Last week was an amazing week being with people who are planting churches. Early on in the week we met with pastors in D.C. talking about revival in the city. For years pastor have been gathering together to pray for a spiritual awakening, one that has never happened in this city. We talked about how we can plant 8 churches on the same day in 2017.
Wednesday through Friday I met together with 5 guys who were planting churches in Pittsburg, Austin, Vermont and Maine. Each one had a story of God’s grace in their lives. One of those was Andy. He told us a story of how he grew up angry. He was abused and hated everyone. At one point he went into serious depression and every day for six months, he took his revolver, put one bullet in the chamber, spun the chamber, put it to his head and pulled the trigger. He figured that if he was still alive, that day meant something. When he gave his life to Jesus, everything changed. His anger turned to love. He now loves everyone. Now he is planting a church in Maine.
We, like Andy, although we may not be as troubled emotionally, all look for significance. We need to know if our lives matter to someone else. We search for significance. We search for the sense that we matter to someone and that what we do actually matters. We want our life, long or short, to count for something. In his book, “The Search For Significance” Robert McGee tells us that the feeling of significance is crucial to man’s emotional, spiritual, and social stability and is the driving element within the human spirit.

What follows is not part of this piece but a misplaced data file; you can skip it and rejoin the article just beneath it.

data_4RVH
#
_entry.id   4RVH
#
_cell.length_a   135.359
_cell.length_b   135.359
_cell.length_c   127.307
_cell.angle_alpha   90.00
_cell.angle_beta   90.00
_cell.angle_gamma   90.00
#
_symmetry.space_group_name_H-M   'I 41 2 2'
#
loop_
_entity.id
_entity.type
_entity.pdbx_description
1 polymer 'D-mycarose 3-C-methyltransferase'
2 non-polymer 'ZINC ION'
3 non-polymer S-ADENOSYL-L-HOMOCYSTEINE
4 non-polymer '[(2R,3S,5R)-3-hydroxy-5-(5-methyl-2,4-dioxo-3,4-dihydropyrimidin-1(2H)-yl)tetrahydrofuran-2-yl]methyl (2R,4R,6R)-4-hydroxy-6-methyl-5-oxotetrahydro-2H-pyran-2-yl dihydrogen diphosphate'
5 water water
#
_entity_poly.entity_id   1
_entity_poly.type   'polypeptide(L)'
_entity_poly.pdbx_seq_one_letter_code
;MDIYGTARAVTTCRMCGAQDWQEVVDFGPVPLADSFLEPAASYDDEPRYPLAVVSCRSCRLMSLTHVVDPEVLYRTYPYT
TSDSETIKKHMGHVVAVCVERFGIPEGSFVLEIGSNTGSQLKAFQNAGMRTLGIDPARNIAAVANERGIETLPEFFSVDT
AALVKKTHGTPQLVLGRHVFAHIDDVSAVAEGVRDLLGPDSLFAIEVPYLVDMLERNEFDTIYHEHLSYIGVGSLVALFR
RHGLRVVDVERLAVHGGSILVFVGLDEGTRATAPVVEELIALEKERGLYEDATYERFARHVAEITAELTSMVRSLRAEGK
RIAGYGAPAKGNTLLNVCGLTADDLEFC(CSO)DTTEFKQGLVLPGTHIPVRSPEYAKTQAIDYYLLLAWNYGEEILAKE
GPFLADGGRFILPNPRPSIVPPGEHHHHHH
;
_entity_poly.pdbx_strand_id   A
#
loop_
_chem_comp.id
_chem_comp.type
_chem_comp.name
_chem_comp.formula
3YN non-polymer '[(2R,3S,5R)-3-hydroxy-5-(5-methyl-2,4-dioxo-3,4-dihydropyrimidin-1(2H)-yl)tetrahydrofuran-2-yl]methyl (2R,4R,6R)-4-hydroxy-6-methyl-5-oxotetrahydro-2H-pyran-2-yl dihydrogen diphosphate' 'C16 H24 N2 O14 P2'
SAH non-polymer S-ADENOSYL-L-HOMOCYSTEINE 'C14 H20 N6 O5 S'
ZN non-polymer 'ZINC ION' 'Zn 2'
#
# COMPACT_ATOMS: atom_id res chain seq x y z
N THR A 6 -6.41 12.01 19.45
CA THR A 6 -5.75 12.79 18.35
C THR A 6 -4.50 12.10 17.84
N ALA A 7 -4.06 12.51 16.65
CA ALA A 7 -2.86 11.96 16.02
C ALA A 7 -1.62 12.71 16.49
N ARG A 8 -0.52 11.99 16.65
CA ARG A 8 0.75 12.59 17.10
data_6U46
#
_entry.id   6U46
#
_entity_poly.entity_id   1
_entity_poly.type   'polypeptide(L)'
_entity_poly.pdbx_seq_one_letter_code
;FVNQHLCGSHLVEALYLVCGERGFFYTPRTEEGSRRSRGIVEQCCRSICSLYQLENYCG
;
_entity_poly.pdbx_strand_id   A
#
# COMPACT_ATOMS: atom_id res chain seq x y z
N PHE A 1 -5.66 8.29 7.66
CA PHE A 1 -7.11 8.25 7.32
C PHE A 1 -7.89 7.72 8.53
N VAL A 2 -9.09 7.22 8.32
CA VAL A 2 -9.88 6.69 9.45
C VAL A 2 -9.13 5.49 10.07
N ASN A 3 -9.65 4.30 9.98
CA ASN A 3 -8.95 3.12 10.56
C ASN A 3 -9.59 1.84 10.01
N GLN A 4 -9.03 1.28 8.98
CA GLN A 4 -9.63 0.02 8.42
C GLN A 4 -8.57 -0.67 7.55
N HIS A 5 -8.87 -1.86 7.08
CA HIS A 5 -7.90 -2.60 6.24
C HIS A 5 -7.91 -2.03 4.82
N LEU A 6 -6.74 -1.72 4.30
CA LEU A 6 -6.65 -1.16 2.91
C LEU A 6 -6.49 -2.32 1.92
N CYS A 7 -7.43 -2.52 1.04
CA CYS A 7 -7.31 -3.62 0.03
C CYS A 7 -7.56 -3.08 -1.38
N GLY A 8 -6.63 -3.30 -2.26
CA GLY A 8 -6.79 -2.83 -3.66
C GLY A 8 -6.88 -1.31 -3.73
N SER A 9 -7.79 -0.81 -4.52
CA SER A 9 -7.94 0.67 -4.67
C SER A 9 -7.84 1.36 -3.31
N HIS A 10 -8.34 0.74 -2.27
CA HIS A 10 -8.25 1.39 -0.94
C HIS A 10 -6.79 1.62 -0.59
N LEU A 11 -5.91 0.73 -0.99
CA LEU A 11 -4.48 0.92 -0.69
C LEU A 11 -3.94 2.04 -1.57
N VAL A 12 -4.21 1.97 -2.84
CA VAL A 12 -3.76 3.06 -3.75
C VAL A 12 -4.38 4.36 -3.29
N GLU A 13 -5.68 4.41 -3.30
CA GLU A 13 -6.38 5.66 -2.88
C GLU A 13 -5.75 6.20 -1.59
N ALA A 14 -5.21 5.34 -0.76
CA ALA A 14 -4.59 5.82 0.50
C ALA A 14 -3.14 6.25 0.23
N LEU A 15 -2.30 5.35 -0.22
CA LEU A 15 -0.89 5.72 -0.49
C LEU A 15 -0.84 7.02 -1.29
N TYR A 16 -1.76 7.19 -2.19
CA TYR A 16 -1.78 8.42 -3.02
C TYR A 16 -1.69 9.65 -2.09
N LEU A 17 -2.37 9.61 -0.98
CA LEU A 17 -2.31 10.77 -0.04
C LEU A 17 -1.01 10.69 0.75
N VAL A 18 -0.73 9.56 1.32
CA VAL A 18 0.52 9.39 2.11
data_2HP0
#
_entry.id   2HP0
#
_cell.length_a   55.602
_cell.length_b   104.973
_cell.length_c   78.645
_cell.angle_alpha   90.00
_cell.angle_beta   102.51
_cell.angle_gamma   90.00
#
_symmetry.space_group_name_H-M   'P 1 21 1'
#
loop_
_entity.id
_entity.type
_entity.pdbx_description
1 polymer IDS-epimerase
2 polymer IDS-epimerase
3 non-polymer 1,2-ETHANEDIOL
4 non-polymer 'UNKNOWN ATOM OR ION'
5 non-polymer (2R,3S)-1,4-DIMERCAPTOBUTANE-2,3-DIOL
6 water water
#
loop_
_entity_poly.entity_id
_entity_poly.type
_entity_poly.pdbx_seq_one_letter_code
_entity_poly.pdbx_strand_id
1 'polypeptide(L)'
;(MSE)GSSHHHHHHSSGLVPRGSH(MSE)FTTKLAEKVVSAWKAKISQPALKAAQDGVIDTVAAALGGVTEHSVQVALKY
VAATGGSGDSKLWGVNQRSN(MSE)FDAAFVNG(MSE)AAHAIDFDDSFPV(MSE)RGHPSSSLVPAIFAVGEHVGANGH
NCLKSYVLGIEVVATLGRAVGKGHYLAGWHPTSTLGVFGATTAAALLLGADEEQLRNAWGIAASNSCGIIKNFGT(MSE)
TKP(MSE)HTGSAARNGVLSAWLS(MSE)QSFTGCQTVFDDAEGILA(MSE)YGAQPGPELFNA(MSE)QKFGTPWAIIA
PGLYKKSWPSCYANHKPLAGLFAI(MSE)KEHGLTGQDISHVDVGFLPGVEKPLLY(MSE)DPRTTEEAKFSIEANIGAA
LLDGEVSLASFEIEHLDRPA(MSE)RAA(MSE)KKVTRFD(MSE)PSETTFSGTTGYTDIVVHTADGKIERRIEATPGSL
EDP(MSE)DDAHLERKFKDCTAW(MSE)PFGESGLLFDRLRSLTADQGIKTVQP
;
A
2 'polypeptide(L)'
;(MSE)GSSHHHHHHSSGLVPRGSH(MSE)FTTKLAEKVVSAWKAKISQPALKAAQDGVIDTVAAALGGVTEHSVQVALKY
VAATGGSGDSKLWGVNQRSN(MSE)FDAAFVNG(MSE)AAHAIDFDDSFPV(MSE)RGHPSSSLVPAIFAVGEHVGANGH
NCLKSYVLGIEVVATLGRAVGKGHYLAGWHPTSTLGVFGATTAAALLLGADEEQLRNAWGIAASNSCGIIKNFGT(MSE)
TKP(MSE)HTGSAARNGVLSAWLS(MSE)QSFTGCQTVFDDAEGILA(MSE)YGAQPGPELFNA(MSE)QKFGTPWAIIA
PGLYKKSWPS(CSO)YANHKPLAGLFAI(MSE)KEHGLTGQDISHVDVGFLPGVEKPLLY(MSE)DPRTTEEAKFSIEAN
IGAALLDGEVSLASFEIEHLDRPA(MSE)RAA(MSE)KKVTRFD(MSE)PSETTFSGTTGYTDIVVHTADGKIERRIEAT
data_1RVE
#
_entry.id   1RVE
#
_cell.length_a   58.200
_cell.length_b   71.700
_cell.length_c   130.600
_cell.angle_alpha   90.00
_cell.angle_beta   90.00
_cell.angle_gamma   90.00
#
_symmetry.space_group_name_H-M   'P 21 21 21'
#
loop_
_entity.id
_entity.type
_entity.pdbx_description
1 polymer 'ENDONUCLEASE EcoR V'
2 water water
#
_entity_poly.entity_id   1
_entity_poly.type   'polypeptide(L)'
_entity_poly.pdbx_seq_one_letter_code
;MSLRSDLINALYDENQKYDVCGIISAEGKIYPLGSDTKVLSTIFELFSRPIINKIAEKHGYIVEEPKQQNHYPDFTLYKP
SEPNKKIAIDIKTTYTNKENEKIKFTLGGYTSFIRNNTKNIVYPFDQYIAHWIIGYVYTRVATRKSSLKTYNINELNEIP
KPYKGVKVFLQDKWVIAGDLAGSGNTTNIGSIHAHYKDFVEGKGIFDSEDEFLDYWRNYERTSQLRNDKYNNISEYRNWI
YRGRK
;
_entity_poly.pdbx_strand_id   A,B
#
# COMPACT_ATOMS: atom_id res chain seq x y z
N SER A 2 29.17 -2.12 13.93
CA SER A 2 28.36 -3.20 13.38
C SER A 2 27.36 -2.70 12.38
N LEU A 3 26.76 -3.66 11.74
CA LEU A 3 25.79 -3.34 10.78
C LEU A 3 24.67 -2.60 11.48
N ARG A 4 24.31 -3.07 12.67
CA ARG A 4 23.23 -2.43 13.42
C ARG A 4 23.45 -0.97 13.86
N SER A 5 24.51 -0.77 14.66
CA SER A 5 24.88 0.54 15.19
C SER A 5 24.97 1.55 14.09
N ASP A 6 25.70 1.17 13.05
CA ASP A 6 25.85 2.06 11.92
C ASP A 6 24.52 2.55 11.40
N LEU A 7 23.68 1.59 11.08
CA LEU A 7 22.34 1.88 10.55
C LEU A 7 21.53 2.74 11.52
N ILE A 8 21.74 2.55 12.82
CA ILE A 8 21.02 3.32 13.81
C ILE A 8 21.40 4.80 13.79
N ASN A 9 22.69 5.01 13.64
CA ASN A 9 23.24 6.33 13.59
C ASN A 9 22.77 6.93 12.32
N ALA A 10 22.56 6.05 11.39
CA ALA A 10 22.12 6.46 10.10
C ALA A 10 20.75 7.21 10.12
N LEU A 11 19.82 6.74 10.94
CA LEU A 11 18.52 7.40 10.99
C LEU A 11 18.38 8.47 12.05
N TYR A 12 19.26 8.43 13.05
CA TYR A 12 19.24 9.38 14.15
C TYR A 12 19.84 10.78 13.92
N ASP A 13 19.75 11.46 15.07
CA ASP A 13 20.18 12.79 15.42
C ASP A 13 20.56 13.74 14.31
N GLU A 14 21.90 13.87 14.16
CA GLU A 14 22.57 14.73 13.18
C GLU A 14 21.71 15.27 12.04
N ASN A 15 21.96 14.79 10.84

“Millions of people spend a lifetime searching for love, acceptance, and success without understanding the need that compels them. We must understand that this hunger for self-worth is God-given and can only be satisfied by Him. Our value is not dependent on our ability to earn the fickle acceptance of people, but rather, its true source is the love and acceptance of God. He created us. He alone knows how to fulfill all of our needs” (pg. 11).
If we are left on our own, we will fall into a performance trap, believing falsely that if we perform well, God will somehow like us more and possibly accept us into Heaven. The Muslim foundation is built on this – you have to please God and at the end, you hope that if you have done enough good, He will accept you.
This means that your identity is entangled with your success, which ultimately leads to a sense of hopelessness. How much of your life is wasted trying to impress others or gain their approval.
“We buy things we don't need with money we don't have to impress people we don't like” (Dave Ramsey).
Here is what you need to know about God – He loves you and sent His son to tell you that he loves you – and there is nothing you can do about that!
This is what Jesus died to tell you. He died to tell you that he loves you and that your life matters. God’s solution to the fear of rejection is based on Christ’s sacrificial payment for our sins. Through this payment, we find forgiveness, and total acceptance through Christ.
There is a word we use in Christendom, it is “reconciliation”. It means that those who were enemies have become friends. It means that your were formerly alienated, and even hostile, toward God and now you are reconciled with him through his death.
Romans 5:6-11tells us, “You see, at just the right time, when we were still powerless, Christ died for the ungodly. Very rarely will anyone die for a righteous man, though for a good man someone might possibly dare to die. But God demonstrates his own love for us in this: While we were still sinners, Christ died for us. Since we have now been justified by his blood, how much more shall we be saved from God’s wrath through him! For if, when we were God’s enemies, we were reconciled to him through the death of his Son, how much more, having been reconciled, shall we be saved through his life! Not only is this so, but we also rejoice in God through our Lord Jesus Christ, through whom we have now received reconciliation.”